I currently run Symbolic Software, a Paris-based applied cryptography consulting office. As its director, I manage a small team that offers security audits, cryptographic protocol design and formal verification services. Therefore the main focus of my professional work currently is auditing cryptography and also developing Verifpal, an automated cryptographic protocol modeling, analysis and verification framework and a project that I am very passionate about.
Since its founding in 2018, Symbolic Software has completed and delivered over 200 software and cryptographic audits for clients all around the world.
In 2018, I defended my Ph.D. thesis, Formal Verification for Real-World Cryptographic Protocols and Implementations, at Inria Paris, after 3½ years of research with team PROSECCO.
In 2018 and 2019, I also designed and taught the computer security course at New York University's Paris campus, where I served as an adjunct professor.
Academic Publications, Talks and Media
My full list of academic publications is available on Google Scholar. I also have some videos of my conference talks over at my YouTube channel. I also sometimes write things or appear in the media to comment on matters relating to security and privacy.
- 2020-09-07: Fear and Loathing in Protocol Analysis
- 2020-05-27: Why StopCOVID Fails as a Privacy-Preserving Design
- 2020-04-25: iPhone SE and the Commodification of the Pocket Computer
- 2020-04-17: An Investigation Into PEPP-PT
- 2020-03-29: Thoughts on 'Half-Life: Alyx' and G-Man
- 2019-04-11: Selfie's Reflections on Formal Verification for TLS 1.3: Largely Opaque
- 2018-10-26: Repairing a ThinkPad with a Corrupt Thunderbolt Firmware Chip
- 2015-11-25: On Encryption and Terrorists
Verifpal is new software for verifying the security of cryptographic protocols. Building upon contemporary research in symbolic formal verification, Verifpal’s main aim is to appeal more to real-world practitioners, students and engineers without sacrificing comprehensive formal verification features. Verifpal is really cool!
Piccolo is an AI that plays the Japanese Othello strategy game at a strong and competitive level. Piccolo uses Negamax Depth-First-Search with Alpha-Beta pruning combined with heuristics to evaluate position strength, and features an elegant user interface. It is written in Go and compiled into WebAssembly.
Kyber-K2SO is a clean implementation of the Kyber IND-CCA2-secure key encapsulation mechanism (KEM), whose security is based on the hardness of solving the learning-with-errors (LWE) problem over module lattices. Kyber is one of the candidate algorithms submitted to the NIST post-quantum cryptography project.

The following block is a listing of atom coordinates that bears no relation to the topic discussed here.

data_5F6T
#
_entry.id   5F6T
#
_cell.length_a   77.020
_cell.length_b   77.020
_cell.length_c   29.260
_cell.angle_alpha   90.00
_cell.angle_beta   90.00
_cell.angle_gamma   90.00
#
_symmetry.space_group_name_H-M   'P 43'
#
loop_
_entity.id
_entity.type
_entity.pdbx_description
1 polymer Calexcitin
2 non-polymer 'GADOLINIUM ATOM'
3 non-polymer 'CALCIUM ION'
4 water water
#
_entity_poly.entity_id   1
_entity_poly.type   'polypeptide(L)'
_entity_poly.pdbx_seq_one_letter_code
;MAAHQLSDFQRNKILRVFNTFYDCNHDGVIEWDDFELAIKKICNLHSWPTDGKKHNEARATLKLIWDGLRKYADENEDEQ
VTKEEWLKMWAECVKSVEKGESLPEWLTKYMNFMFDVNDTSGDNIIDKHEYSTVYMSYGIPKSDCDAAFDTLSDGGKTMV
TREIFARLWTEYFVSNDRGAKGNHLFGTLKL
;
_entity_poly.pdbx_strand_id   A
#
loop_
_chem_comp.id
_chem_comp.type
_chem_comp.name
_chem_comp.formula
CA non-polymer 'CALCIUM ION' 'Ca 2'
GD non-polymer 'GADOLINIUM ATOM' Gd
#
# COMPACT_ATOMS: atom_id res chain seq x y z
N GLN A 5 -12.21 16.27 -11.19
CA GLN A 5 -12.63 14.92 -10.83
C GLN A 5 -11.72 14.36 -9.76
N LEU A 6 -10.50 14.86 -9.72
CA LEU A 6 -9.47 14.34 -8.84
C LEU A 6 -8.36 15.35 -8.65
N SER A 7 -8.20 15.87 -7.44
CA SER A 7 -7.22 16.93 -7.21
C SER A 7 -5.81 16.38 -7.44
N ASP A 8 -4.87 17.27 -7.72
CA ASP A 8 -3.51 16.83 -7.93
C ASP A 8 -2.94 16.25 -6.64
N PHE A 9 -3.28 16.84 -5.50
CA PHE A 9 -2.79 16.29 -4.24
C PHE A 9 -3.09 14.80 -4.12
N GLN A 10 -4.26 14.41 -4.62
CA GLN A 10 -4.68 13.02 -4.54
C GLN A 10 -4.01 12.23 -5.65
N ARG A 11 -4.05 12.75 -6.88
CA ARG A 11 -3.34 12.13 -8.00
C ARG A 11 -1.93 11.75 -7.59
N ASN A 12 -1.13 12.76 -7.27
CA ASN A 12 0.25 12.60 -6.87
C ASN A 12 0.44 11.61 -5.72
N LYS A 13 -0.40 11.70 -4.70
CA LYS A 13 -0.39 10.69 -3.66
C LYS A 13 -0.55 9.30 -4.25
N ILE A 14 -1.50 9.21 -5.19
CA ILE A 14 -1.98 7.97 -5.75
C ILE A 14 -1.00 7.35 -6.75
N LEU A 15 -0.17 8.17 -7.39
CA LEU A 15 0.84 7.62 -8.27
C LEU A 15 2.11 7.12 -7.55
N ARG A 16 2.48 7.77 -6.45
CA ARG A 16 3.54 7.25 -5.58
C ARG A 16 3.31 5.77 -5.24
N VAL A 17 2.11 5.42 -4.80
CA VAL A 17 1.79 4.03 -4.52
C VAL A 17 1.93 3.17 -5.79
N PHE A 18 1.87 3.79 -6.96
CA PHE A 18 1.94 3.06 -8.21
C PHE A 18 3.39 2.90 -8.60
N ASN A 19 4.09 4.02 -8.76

Noise Explorer is an online engine for designing, reasoning about, formally verifying and implementing arbitrary Noise Handshake Patterns. Based on our formal treatment of the Noise Protocol Framework, Noise Explorer can validate any Noise Handshake Pattern and then translate it into a model ready for automated verification and also into a production-ready software implementation written in Go or in Rust.
FormatForest is a simple and elegant blogging engine written in Go. It was originally developed as a personal project to run my own blog, but has now been rendered open source. Simplicity and elegance in the FormatForest design and functionality allow you to focus on growing your writing and personal web presence. Complete Markdown support allows you to draft posts quickly and without fuss. Secure sync over rsync allows you to publish your website quickly from your local machine.
DiskGem is software for secure file transfer over SFTP. DiskGem currently offers an easy to use, stable command-line user interface that supports parallel file transfers and other useful features. DiskGem will soon also support creating encrypted archives on the server which offer encryption of stored files as well as metadata obfuscation.
I greatly enjoy traveling alone around the world. I'm an appreciator of good video games (especially Final Fantasy VII Remake, Undertale, Black Mesa, Beat Saber), operating systems (openSUSE and macOS are what I use), programming languages (I love Go, revere OCaml from a safe distance, and am cautiously appreciative of Rust, if it weren't for its incredibly noisy syntax) and computer hardware (avid Linus Tech Tips viewer).
My favorite show is Better Call Saul, and my favorite films include Brazil, Rocky, Lawrence of Arabia, Waltz with Bashir, Jojo Rabbit, Paprika, No Country for Old Men and Princess Mononoke. I like Nietzsche.